Monday, April 28, 2008

Who's Afraid of the Big Bad Book?



Author/Illustrator: Lauren Child
Published By: Hyperion Books 2002
Genre: Children's book, traditional-ish

Age Range: grades k-3

This book is about Herb who loves storybooks and uses the pictures to help him figure out the story. He would take his books everywhere and even read them while he was eating which lead to many splotches and other things getting on his pages. One night Herb falls into his story book and wakes to find himself being yelled at by none other than Goldilocks telling him to get out of her story. He runs down the stairs and runs into the three bears. As Herb runs away from the screaming Goldilocks he encounters other traditional children's tales such as Hansel and Gretel, and Puss in Boots, and eventually makes it to a castle and then to where Cinderella is waiting for her Fairy Godmother. Throughout the story there is evidence of where Herb has altered his storybook by cutting things out or pasting things in, or drawing telephones in every scene, which is my favorite. He has to fix some of the problems he has created for these story book characters before he can find his way out but in the end he makes his way back home and fixes some of the things he has done.

This story is so original and creative. I love how the reader is encouraged to really interact with the book through Child's use of text on the page as well as pages you unfold or an actual hole in the paper that leads from one page to another. She also includes so many details that one can only catch upon multiple readings such as the "stains" left by food or what looks like a banana sticker stuck to the littlest of the three bears. She also incorporates some characters from her other books, such as the wolf with the eye-patch wearing a dress who is in her book "Beware of the Storybook Wolves" which also has Herb as the main character.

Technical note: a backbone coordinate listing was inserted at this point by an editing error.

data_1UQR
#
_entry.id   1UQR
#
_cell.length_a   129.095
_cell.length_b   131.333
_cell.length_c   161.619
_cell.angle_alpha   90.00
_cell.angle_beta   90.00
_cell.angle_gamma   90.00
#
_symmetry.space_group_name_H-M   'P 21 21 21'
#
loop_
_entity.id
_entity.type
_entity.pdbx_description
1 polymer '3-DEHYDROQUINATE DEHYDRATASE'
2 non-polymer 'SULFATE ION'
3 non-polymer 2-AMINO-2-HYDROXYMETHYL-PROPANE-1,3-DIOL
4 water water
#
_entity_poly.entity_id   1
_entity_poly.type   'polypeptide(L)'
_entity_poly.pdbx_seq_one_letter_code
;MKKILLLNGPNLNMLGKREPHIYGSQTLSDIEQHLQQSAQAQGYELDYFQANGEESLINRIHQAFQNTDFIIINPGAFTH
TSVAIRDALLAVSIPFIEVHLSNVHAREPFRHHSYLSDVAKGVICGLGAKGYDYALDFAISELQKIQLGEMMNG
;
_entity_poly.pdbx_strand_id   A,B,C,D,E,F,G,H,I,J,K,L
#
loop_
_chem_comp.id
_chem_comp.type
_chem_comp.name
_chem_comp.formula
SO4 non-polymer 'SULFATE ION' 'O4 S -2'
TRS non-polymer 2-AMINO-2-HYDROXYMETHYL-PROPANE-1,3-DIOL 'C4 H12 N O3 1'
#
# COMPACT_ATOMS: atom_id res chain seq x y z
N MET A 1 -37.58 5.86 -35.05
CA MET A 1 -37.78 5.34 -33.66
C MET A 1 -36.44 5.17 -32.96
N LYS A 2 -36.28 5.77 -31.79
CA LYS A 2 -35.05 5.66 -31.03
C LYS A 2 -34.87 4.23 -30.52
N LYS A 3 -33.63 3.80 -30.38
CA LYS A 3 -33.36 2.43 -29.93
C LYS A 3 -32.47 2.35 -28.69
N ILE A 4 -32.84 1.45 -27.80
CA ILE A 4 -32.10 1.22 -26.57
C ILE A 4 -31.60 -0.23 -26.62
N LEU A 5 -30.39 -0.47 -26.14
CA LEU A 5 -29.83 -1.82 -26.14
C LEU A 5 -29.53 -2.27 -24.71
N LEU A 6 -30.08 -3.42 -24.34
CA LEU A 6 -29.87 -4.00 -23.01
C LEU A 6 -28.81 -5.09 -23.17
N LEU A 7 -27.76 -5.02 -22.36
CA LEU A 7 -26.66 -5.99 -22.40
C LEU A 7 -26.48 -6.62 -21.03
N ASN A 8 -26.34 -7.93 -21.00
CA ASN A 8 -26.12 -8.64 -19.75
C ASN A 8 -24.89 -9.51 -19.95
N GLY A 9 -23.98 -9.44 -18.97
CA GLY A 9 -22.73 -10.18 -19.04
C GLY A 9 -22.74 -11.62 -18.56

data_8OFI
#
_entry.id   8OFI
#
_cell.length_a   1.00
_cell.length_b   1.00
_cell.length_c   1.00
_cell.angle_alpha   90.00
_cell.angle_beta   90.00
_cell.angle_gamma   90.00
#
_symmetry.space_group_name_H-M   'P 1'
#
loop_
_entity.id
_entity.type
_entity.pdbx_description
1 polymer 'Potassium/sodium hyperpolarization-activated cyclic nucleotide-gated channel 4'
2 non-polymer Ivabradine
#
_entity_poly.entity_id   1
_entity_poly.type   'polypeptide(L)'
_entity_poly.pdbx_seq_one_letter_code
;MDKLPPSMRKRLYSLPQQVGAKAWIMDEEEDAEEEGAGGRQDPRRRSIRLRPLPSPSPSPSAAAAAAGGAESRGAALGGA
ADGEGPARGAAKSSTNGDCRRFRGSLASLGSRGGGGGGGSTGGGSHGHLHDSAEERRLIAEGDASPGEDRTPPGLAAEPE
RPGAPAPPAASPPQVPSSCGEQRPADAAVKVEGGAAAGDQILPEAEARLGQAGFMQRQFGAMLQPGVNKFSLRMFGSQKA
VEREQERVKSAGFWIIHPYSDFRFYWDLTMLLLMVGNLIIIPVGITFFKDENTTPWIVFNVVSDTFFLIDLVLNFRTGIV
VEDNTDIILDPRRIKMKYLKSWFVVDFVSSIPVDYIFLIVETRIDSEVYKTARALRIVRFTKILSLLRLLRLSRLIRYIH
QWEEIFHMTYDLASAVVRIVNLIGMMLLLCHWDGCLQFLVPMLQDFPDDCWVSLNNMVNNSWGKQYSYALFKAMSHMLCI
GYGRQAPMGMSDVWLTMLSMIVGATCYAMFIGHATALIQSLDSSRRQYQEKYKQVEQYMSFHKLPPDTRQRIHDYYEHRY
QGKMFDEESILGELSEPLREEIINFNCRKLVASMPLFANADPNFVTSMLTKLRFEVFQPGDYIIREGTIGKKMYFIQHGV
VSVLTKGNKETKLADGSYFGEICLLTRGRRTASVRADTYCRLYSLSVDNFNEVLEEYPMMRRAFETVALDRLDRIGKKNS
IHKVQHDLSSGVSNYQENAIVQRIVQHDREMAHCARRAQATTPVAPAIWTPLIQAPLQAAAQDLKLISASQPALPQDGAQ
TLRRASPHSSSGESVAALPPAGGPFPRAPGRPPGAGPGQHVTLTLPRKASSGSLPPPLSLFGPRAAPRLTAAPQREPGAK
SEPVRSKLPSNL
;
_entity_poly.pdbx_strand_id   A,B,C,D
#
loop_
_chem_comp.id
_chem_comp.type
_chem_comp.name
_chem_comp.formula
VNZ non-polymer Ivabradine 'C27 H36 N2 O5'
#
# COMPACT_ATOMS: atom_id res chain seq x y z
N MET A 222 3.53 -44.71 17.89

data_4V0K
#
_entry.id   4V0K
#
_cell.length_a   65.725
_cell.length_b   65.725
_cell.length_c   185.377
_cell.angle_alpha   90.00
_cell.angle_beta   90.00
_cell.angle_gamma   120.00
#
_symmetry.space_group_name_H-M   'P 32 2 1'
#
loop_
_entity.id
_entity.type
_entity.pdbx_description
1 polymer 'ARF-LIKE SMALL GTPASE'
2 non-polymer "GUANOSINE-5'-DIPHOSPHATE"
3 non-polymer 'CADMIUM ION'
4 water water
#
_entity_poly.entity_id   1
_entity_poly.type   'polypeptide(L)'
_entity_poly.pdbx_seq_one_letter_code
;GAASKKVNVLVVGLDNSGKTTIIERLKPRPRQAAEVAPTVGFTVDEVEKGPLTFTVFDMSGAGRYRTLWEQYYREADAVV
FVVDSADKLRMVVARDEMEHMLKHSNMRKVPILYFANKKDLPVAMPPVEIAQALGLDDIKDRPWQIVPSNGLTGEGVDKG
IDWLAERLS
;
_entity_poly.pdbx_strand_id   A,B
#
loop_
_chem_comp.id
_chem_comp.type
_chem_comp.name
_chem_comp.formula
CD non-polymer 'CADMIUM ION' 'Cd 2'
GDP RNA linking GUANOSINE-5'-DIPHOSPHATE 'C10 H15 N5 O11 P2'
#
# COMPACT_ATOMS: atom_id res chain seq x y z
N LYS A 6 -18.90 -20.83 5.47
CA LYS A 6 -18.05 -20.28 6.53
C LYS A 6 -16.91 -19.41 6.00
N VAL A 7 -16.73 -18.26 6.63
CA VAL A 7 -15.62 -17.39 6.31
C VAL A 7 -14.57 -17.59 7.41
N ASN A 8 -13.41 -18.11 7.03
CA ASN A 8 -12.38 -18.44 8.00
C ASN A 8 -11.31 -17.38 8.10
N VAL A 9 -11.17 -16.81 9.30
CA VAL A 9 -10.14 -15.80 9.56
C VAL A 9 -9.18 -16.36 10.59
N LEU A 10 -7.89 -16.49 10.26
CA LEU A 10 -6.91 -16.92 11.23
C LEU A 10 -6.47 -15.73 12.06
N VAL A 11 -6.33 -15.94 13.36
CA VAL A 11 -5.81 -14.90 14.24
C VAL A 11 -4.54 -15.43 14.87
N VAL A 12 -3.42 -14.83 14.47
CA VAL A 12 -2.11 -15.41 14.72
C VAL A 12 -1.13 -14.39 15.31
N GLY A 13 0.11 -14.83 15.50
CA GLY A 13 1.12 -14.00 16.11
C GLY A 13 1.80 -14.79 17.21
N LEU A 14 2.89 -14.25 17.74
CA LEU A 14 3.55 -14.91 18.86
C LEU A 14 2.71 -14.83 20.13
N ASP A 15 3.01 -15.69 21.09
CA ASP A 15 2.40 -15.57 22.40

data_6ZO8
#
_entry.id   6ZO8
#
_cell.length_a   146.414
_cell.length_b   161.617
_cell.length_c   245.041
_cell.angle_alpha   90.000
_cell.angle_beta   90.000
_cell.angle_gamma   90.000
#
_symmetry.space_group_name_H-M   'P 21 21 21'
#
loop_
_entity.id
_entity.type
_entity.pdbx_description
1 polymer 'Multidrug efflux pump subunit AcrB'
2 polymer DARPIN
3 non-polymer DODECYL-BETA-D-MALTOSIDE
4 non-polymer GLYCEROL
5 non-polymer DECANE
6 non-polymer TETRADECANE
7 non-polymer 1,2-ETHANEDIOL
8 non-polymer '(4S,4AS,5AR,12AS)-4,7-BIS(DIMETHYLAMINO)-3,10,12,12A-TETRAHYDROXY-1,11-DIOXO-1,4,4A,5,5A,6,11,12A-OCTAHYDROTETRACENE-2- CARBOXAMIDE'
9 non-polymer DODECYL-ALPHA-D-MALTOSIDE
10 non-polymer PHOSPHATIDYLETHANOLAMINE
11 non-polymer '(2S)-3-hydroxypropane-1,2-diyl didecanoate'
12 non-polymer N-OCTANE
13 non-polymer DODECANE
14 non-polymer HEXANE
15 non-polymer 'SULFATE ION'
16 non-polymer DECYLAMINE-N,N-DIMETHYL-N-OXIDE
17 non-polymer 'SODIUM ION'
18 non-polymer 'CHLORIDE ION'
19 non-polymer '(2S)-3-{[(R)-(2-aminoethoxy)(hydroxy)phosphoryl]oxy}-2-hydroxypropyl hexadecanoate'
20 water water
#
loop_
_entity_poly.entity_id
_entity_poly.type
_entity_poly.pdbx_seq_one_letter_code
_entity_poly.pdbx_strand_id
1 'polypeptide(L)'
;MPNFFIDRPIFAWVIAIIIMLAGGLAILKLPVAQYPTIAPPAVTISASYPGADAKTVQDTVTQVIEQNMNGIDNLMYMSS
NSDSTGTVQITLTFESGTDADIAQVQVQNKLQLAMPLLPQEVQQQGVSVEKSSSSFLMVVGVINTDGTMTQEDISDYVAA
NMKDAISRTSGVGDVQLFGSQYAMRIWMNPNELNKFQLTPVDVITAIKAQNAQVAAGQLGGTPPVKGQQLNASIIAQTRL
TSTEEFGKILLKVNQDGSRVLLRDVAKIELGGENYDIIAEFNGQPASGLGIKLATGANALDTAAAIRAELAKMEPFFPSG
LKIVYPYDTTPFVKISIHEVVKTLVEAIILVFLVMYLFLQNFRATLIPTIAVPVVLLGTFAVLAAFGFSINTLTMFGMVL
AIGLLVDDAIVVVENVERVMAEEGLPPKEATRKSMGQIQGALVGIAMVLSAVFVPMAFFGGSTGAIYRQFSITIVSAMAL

I thought this story could be a good introduction into an art activity where the students made their own altered books. Sometimes books are so loved that pages are torn out or stained or stuck together and eventually these books may get thrown away or can be found for very cheap at Thrift stores or yard sales. These books could provide an excellent "canvas" for an artist of any age all it requires is a little creativity. Students could add in pages of their own to replace torn pages or just to broaden the story. They could also go in and cut out or draw or paste onto illustrations in the book to create a new scene. This activity could be paired with an english lesson where they write the story that goes along with their new illustrations.

1 comment:

-Jeana Sigmon- said...

I think this book is so cute! It seems like it would make reading fun for students!